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LeBroninho? How would the U.S. look with NBA athletes as soccer stars?

Eric Freeman
Dirty Tackle
LeBron James in World Cup
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If LeBron James played in the World Cup... (Yahoo Sports)

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On Tuesday, the American press at the World Cup momentarily diverted its attention from Thursday's upcoming clash with Germany to consider the future of NBA superstar and pending unrestricted free agent LeBron James. As noted by Dan Wetzel in a column for Yahoo Sports, everyone in Brazil suddenly knew that the national team's preparations would no longer lead the news back in the United States. Even the U.S. team's Twitter account started to woo LeBron:

This confluence of events got us thinking about what the U.S. soccer team would look like with LeBron and other NBA stars available for selection. While the sports obviously have major differences – the size of the field of play, the importance of height, the use of hands (that one's especially key) – the talents and intelligence involved are translatable enough that we can at least imagine an alternate reality.

So read on for one interpretation of a U.S. squad made up entirely of eligible NBA players. How would they fit together on the pitch? Would they get along? And could Lionel Messi just go ahead and run through their legs?

STARTING 11

Goalkeeper: Kawhi Leonard (San Antonio Spurs). The reigning NBA Finals MVP is perhaps the easiest pick of the bunch. Blessed with absurdly large hands and long limbs and inclined to defend, Leonard has the ranginess to shut down virtually any shot on goal. The only issue is that his disinclination to speak up makes it hard for him to organize his defenders on set-pieces. Perhaps legendary U.S. keeper Kevin Garnett can give him some lessons.

Right Back: Russell Westbrook (Oklahoma City Thunder). Possessed of near-limitless energy and strong two-way skills, Westbrook is a natural fit as an attacking fullback with the ability to get back quickly in defensive transitions. Unfortunately, his habit of freelancing makes him the target of heavy criticism, with various pundits claiming that the U.S. really needs a classic right back who knows the responsibilities of his role and doesn't think he's the star of the show.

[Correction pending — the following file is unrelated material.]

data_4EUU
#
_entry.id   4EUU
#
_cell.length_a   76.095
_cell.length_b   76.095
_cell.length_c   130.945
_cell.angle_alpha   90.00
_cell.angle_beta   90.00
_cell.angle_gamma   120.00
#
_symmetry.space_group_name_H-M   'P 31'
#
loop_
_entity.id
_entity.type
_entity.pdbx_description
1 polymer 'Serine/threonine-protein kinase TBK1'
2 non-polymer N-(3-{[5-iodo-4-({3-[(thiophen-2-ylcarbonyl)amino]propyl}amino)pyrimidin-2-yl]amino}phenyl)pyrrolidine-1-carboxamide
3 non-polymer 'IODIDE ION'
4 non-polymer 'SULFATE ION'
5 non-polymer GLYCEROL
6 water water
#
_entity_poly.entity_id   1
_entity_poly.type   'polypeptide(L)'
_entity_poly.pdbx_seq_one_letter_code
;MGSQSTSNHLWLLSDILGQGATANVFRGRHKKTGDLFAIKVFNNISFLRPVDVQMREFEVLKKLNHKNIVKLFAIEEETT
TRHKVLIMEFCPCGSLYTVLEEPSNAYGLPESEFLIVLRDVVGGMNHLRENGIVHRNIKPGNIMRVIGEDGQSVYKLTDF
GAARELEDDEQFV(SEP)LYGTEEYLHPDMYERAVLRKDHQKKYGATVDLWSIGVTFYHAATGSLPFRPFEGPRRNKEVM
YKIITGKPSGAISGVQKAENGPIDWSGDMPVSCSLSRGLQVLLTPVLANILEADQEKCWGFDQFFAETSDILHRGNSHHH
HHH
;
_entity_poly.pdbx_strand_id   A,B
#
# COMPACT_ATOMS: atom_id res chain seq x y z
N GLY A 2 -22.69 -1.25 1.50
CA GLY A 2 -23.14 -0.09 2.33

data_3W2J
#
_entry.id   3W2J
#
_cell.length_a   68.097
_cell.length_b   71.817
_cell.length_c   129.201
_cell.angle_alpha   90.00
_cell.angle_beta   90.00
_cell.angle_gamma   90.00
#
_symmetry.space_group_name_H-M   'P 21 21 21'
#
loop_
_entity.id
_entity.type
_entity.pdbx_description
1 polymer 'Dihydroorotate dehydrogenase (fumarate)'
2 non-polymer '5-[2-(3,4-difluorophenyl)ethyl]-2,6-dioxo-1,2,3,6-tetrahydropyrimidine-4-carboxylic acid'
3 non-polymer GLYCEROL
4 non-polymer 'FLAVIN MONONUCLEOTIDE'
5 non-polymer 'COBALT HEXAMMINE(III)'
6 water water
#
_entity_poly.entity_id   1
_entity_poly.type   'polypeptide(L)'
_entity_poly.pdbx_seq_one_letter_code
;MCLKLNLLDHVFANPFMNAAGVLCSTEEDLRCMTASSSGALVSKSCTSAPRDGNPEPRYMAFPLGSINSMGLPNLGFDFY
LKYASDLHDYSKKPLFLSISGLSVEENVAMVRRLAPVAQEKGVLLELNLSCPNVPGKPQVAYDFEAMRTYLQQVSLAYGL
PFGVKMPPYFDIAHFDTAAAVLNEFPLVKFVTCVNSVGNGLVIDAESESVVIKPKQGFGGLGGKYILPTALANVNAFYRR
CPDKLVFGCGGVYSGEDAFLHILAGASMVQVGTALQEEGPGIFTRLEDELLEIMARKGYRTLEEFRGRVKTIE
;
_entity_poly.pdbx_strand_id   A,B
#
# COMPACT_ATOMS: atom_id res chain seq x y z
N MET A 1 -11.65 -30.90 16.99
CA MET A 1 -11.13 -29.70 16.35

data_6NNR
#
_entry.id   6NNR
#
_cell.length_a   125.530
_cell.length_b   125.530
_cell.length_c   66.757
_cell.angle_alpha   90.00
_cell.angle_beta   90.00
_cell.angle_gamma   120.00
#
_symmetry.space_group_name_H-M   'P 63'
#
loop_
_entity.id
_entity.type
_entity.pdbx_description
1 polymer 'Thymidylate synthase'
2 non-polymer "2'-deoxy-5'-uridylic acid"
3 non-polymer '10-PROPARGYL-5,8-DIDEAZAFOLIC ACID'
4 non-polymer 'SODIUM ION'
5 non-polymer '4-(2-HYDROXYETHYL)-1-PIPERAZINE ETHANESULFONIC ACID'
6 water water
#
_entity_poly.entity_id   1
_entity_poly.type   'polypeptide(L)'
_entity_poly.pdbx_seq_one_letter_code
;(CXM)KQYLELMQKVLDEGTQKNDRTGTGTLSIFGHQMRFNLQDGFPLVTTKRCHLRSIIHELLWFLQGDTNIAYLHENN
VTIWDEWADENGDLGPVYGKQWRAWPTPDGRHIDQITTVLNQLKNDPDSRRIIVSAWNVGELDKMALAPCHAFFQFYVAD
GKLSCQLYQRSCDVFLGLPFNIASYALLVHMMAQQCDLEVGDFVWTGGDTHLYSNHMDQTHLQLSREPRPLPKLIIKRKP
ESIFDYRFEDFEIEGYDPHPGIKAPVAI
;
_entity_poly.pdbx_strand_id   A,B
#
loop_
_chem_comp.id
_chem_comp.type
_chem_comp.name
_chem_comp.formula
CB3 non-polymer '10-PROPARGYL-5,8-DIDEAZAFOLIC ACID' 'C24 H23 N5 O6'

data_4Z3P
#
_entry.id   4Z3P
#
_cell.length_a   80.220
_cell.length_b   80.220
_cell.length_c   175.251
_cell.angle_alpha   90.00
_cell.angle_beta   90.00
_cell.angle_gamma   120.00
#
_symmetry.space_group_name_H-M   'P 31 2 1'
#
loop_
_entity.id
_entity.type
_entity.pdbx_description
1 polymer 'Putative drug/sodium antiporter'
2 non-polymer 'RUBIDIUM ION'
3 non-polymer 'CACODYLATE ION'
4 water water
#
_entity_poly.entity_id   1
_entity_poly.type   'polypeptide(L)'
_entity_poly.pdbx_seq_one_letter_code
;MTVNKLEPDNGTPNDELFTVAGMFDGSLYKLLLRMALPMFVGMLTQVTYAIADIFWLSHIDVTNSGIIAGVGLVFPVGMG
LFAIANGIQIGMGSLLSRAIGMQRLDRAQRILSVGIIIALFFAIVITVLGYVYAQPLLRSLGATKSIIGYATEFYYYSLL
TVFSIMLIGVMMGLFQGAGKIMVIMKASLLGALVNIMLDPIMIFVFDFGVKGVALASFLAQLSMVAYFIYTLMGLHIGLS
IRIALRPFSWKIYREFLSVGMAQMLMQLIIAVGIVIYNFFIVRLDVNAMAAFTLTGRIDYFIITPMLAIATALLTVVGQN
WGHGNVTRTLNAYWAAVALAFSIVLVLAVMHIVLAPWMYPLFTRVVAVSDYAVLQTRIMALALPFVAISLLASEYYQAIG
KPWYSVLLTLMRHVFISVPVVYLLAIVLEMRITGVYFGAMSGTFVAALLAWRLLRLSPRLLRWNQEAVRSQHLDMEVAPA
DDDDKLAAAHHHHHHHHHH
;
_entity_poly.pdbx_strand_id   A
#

Center Back: Joakim Noah (Chicago Bulls). Although Noah plays his international basketball for France, he holds American (and Swedish) citizenship and might well have chosen to play his soccer for a nation without such a logjam of world-class talent. The NBA's Defensive Player of the Year excels in patrolling the area around his own goal but also has the ability to facilitate an offense, which means he could shut down opposing attacks and help build his own side's from the back. He's not a bad inspirational leader, either.

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New Orleans Pelicans forward Anthony Davis (23) talks to an official during the first half of an NBA basketball game against the Boston Celtics in New Orleans, Sunday, March 16, 2014. (AP Photo/Jonathan Bachman)

New Orleans Pelicans forward Anthony Davis (23) talks to an official during the first half of an NBA basketball …

Center Back: Anthony Davis (New Orleans Pelicans). Able to man-mark or control an entire area (and then some), Davis possesses every attribute of a top central defender, including the ability to head in goals from set-pieces. However, the 21-year-old is also progressing at such a rapid rate that it's likely he might eventually need to move further up the park and get involved in more offensive possession.

Left Back: Kyle Lowry (Toronto Raptors, free agent). Though perhaps best suited for the right side, Lowry is the sort of tenacious two-way player who could excel in a position with equal offensive and defensive responsibilities. Also, while as tenacious as anyone in the NBA, Lowry lacks the sense of vindictiveness that seems to animate Westbrook. He's more likely to carry out a game plan as devised.

Right Winger: James Harden (Houston Rockets). In typically American cultural fashion, this U.S. side prefers to play inverted wingers so that each can cut in and shoot with his favored foot – it's best to exercise as much aggression as possible. On the right, Harden is at his best when he dribbles as far into the defense as he can, almost like a hirsute Arjen Robben. His goal is not always to score, but to draw fouls and put his team in positions to benefit. Yet he's an uneasy pairing with Westbrook on the right, largely because he shirks his defensive responsibilities to the point of self-parody. The United States would be very vulnerable down this flank.

Central Midfielder: LeBron James (Miami Heat, free agent). Like Chile's Arturo Vidal, LeBron could feasibly play any position satisfactorily, but when he's in the middle of the park his impact is maximized. Dangerous as a scorer, destroyer, facilitator, and all-around match-winner, James can do anything asked of him depending on the challenges posed by the opponent. He's so talented, in fact, that he sometimes appears capable of doing more, even when he performs to Man of the Match level. As various New Maradonas have learned, expectations often do more harm than any personal weakness.